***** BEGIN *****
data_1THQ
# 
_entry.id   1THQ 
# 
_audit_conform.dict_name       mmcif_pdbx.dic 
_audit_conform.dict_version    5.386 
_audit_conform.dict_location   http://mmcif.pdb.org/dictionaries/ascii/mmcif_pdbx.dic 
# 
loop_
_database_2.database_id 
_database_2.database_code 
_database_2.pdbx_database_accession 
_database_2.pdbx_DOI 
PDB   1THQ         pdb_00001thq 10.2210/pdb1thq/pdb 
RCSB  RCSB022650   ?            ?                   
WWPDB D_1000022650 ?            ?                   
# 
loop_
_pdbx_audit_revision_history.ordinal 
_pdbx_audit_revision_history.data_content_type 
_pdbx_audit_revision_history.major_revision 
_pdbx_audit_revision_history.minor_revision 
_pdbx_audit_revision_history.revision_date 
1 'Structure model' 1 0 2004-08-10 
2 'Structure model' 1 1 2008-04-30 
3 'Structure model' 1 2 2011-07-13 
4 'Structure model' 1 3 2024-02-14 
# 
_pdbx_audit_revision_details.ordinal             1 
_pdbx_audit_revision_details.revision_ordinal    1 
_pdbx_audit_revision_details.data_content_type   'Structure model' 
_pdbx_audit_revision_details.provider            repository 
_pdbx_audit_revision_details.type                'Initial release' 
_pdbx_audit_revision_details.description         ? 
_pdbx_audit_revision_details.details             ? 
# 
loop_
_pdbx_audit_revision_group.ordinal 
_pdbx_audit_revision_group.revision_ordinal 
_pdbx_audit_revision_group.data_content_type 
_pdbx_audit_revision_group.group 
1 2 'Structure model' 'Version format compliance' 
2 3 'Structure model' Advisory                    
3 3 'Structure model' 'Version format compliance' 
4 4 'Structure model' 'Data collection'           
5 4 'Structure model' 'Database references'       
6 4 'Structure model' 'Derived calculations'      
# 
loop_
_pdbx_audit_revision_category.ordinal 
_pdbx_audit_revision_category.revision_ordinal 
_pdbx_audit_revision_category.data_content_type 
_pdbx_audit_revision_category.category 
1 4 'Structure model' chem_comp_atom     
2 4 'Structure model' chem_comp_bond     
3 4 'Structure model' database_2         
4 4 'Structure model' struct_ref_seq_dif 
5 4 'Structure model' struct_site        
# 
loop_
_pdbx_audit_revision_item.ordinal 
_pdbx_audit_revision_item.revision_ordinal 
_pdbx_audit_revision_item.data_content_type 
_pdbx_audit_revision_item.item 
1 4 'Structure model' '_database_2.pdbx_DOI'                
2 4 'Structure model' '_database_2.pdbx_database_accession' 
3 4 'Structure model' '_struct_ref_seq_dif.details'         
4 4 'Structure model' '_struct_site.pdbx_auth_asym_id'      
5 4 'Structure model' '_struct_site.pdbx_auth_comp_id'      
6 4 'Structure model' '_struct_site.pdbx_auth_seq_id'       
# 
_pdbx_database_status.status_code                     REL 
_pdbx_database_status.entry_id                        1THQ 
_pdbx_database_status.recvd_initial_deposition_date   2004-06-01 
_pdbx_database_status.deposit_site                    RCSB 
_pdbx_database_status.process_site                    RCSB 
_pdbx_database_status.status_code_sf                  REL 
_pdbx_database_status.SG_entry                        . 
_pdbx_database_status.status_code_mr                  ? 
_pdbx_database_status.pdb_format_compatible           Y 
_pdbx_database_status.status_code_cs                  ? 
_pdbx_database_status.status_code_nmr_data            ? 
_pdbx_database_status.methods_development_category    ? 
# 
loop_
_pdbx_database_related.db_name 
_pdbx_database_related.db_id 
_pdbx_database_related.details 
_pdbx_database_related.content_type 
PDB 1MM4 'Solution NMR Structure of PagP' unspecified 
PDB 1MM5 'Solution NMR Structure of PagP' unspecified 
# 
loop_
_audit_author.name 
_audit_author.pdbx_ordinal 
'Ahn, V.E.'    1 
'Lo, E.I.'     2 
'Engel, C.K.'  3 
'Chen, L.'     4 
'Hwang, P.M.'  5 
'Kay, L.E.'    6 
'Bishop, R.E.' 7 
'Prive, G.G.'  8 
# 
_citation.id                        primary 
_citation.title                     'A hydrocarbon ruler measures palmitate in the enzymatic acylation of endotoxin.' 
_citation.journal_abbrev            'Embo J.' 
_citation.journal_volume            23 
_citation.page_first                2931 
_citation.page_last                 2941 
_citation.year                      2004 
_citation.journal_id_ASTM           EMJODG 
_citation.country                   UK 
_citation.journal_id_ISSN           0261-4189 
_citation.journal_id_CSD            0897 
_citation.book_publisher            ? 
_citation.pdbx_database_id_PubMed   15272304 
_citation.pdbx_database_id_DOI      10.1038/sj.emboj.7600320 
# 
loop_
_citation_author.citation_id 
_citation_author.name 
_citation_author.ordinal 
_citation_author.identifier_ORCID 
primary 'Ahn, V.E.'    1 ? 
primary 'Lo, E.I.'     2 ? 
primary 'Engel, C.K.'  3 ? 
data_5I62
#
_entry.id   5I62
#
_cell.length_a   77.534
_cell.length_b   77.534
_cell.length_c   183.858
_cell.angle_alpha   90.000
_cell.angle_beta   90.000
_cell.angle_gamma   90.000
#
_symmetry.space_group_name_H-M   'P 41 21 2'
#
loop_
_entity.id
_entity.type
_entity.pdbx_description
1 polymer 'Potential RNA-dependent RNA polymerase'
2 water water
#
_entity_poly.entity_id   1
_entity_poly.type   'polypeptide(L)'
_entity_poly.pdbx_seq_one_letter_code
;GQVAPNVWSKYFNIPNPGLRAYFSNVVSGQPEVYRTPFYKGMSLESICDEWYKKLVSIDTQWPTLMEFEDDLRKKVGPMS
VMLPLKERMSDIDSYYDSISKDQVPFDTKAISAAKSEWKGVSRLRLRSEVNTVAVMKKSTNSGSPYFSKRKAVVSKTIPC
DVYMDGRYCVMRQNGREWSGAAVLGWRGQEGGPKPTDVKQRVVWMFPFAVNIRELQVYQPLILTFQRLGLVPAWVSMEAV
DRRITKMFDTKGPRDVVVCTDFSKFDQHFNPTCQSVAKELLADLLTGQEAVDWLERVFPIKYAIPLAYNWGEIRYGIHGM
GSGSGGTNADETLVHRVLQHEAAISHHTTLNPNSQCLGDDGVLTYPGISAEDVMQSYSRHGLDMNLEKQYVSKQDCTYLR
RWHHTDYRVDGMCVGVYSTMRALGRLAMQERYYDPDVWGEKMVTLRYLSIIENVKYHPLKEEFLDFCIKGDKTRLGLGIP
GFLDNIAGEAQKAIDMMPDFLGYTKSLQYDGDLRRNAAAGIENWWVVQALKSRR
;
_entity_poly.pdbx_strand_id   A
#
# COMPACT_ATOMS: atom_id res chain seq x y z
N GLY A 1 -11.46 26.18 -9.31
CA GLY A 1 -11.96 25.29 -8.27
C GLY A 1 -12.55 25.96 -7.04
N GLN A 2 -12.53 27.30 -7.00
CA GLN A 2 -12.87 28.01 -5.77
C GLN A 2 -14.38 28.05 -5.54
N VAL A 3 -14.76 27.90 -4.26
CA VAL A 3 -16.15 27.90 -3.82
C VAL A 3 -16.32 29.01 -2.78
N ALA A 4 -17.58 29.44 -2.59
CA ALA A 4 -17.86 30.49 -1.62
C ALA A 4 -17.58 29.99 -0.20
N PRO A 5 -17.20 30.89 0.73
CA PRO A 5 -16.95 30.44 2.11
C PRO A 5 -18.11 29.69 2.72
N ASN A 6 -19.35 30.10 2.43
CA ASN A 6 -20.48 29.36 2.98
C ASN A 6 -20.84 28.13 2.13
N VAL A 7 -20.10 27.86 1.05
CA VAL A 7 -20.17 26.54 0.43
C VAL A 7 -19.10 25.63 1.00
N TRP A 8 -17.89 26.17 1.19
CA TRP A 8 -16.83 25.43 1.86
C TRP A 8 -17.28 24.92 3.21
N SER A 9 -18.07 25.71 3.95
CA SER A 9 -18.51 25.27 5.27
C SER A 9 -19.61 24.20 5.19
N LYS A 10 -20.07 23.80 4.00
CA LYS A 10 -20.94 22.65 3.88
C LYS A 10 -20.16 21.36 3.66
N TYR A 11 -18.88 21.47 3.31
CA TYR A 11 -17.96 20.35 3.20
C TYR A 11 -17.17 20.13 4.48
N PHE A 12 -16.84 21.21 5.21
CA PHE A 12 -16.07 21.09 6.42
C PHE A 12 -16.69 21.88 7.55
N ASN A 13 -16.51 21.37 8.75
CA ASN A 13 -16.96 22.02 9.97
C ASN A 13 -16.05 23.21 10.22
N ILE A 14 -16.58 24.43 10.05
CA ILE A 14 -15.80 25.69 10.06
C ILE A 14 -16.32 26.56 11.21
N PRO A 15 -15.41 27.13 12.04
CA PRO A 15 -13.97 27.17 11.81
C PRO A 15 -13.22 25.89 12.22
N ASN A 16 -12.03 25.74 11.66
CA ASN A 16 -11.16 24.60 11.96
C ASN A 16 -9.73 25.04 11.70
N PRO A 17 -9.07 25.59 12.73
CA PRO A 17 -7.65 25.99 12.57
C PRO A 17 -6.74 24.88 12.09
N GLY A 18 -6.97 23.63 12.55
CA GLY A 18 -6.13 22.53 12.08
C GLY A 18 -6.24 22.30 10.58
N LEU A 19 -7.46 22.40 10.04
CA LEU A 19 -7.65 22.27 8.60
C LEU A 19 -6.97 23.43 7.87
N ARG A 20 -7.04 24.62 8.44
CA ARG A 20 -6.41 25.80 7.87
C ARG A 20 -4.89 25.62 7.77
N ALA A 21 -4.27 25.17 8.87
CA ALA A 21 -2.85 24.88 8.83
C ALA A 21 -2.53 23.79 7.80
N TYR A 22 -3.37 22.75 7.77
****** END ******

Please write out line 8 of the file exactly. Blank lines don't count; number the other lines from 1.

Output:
# 